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U.S. History

A Family and Nation Under Fire

| Filed under: Civil War in the North, Military History, Recent Releases, U.S. History, Understanding Civil War History
Baldino cover

This collection of previously unpublished diaries and correspondence between Maj. William Medill and older brother Joseph, one of the influential owners of the Chicago Tribune, illuminates the Republican politics of the Civil War era. The brothers correct newspaper coverage of the war, disagree with official military reports, and often condemn Lincoln administration policies. When shots were fired at Fort Sumter, the Medills mobilized, unaware how their courage would be tested in the coming years.

 


Gettysburg’s Other Battle

| Filed under: Recent Releases, U.S. History
Gettysburg's Other Battle, Mark A. Snell. Kent State University Press

Gettysburg is known as the second bloodiest battle of the 19th century and as the site of Abraham Lincoln’s 1863 speech that gave new meaning to America’s Civil War. By the turn of the next century, the battlefield was enshrined as a national park under the jurisdiction of the War Department. In 1913, graying veterans commemorated the fiftieth anniversary of the momentous battle, dubbed the “Peace Jubilee,” a unity celebration largely administered by the U.S. Army. Four years later, the Army returned to establish a Regular Army infantry- training cantonment on the battlefield. The Tank Corps took over in 1918, and the area was dubbed “Camp Colt.”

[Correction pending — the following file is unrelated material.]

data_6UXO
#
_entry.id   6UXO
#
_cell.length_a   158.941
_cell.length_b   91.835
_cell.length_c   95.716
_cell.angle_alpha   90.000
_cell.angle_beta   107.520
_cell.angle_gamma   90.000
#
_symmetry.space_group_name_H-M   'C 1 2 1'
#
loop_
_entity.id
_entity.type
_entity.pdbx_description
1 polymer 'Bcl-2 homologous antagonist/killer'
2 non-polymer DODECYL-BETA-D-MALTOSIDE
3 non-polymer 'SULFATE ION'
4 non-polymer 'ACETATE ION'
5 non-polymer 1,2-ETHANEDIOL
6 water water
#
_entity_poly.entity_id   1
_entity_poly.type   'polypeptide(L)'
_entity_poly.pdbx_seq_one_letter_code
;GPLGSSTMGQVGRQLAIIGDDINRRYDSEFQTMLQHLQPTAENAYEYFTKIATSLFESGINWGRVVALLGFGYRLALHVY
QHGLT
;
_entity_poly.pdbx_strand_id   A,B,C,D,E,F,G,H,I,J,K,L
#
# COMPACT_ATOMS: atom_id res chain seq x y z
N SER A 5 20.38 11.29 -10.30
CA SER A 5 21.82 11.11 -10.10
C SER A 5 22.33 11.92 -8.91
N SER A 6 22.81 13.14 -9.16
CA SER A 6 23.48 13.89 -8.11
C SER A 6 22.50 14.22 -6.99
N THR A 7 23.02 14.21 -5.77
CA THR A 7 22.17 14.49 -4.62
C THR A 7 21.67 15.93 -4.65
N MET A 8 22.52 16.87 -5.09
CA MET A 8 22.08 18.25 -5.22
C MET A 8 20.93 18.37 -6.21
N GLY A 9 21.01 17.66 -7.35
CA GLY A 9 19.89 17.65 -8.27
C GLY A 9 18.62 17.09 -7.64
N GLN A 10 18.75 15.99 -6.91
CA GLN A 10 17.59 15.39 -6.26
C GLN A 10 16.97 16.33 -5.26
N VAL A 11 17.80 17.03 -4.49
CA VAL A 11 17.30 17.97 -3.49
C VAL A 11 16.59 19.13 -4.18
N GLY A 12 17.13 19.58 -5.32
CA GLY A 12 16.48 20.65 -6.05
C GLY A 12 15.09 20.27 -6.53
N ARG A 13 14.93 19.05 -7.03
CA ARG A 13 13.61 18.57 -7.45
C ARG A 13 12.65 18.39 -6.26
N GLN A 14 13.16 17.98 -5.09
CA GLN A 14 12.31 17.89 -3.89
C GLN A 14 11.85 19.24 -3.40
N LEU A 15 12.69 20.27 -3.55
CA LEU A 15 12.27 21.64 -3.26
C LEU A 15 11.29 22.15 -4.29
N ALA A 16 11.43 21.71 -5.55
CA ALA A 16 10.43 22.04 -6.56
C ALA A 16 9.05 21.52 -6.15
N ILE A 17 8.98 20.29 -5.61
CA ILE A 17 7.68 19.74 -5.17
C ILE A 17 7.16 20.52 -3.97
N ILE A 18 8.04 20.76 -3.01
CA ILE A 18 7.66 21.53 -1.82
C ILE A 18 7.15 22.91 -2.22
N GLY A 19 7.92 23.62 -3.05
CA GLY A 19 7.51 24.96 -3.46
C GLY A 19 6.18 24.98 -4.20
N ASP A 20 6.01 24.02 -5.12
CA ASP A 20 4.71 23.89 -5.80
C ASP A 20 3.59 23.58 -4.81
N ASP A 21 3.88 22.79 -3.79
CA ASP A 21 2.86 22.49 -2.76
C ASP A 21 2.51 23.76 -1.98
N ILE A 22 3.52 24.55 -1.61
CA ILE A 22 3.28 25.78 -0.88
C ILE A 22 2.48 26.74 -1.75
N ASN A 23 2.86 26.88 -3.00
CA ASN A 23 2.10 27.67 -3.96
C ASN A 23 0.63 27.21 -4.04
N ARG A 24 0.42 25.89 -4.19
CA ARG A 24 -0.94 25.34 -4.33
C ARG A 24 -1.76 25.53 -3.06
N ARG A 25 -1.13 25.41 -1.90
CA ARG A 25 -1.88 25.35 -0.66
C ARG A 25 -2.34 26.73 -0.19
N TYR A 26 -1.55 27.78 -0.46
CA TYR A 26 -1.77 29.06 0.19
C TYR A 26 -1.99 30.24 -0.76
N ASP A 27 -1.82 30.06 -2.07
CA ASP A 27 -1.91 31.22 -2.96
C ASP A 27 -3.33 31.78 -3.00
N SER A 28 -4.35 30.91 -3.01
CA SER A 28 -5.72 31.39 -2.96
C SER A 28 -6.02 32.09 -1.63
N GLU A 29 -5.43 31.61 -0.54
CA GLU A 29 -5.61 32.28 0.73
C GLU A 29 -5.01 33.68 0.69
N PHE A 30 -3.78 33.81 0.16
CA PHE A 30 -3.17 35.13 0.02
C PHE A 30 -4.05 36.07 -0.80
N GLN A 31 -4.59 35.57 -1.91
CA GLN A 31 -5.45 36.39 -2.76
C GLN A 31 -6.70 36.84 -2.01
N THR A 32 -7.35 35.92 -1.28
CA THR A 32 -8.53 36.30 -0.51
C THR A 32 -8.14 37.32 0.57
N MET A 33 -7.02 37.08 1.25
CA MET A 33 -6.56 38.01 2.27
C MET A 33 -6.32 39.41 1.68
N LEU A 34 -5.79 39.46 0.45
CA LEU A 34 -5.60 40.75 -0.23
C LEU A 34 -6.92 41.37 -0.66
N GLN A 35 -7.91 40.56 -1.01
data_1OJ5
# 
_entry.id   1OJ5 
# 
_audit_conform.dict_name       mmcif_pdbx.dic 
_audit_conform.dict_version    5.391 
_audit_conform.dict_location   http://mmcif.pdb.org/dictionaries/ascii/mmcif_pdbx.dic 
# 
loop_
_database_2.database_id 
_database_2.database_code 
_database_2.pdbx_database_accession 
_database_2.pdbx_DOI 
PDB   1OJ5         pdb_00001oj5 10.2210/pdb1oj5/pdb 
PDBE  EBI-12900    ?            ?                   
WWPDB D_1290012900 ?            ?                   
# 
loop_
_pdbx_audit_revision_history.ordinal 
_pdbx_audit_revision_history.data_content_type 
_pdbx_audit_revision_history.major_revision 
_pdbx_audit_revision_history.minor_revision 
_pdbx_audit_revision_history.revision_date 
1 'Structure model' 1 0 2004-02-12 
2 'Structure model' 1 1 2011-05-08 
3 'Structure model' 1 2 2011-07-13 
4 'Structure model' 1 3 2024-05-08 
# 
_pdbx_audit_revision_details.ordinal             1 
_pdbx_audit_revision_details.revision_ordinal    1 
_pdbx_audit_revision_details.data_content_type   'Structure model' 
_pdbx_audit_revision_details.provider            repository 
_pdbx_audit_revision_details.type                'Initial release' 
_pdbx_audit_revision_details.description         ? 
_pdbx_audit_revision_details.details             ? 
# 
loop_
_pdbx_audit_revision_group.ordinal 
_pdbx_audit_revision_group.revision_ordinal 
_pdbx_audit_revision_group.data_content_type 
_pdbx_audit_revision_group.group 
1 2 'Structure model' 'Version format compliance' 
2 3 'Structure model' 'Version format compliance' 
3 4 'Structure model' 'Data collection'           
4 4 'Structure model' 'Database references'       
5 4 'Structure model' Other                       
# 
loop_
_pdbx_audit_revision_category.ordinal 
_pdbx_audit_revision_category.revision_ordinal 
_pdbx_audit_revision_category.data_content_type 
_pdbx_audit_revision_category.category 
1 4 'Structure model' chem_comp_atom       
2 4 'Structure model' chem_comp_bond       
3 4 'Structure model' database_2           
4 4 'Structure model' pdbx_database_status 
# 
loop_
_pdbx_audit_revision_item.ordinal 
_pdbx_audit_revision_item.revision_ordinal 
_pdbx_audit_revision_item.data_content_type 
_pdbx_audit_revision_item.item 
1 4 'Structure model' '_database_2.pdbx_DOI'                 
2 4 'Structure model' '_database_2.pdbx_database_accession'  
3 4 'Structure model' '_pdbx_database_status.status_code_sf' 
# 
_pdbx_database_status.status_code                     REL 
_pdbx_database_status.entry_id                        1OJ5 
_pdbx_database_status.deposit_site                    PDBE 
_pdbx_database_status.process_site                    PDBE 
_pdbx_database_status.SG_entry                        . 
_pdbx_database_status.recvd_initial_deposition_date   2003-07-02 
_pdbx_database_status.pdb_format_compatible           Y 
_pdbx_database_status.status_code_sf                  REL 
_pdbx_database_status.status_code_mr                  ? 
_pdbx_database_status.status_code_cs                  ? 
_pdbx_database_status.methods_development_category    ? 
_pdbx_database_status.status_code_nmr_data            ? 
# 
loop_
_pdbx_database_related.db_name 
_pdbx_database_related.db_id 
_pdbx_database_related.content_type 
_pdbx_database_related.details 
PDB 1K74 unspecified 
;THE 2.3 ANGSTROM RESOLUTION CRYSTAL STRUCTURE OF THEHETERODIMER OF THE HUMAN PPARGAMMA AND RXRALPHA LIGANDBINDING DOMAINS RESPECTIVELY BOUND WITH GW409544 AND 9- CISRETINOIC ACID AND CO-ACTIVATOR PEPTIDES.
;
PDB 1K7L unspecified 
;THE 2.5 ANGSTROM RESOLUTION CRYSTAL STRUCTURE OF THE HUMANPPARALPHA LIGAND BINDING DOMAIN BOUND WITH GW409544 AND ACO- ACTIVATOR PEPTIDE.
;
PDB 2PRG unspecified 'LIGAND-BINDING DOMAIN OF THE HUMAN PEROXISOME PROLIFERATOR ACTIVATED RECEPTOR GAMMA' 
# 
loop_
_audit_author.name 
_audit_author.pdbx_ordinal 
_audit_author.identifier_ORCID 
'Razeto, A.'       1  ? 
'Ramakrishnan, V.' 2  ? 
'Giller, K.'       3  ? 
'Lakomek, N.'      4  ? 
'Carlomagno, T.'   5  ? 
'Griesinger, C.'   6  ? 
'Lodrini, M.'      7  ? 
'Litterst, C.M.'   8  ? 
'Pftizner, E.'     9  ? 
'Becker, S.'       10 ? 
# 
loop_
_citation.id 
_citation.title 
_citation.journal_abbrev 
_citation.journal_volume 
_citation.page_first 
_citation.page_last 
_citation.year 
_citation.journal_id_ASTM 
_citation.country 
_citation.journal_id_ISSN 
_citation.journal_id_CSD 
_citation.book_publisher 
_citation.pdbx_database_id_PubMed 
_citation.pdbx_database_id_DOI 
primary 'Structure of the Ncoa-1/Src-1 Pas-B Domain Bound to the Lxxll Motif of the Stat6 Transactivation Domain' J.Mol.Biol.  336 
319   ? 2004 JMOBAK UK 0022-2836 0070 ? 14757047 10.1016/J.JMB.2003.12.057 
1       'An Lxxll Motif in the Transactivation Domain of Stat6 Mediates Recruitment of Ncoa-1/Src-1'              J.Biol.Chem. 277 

Penitentiaries, Punishment, and Military Prisons

| Filed under: Civil War Era, Justice Studies, Recent Releases, U.S. History, Understanding Civil War History
Zombeck

Penitentiaries, Punishment, and Military Prisons confronts the enduring claim that Civil War military prisons represented an apocalyptic and ahistorical rupture in America’s otherwise linear and progressive carceral history. Instead, it places the war years in the broader context of imprisonment in 19th-century America and contends that officers in charge of military prisons drew on administrative and punitive practices that existed in antebellum and wartime civilian penitentiaries to manage the war’s crisis of imprisonment. Union and Confederate officials outlined rules for military prisons, instituted punishments, implemented prison labor, and organized prisoners of war, both civilian and military, in much the same way as peacetime penitentiary officials had done, leading journalists to refer to many military prisons as “penitentiaries.”

 


“The Most Complete Political Machine Ever Known”

| Filed under: Civil War Era, Civil War in the North, Recent Releases, U.S. History, Understanding Civil War History
Taylor Cover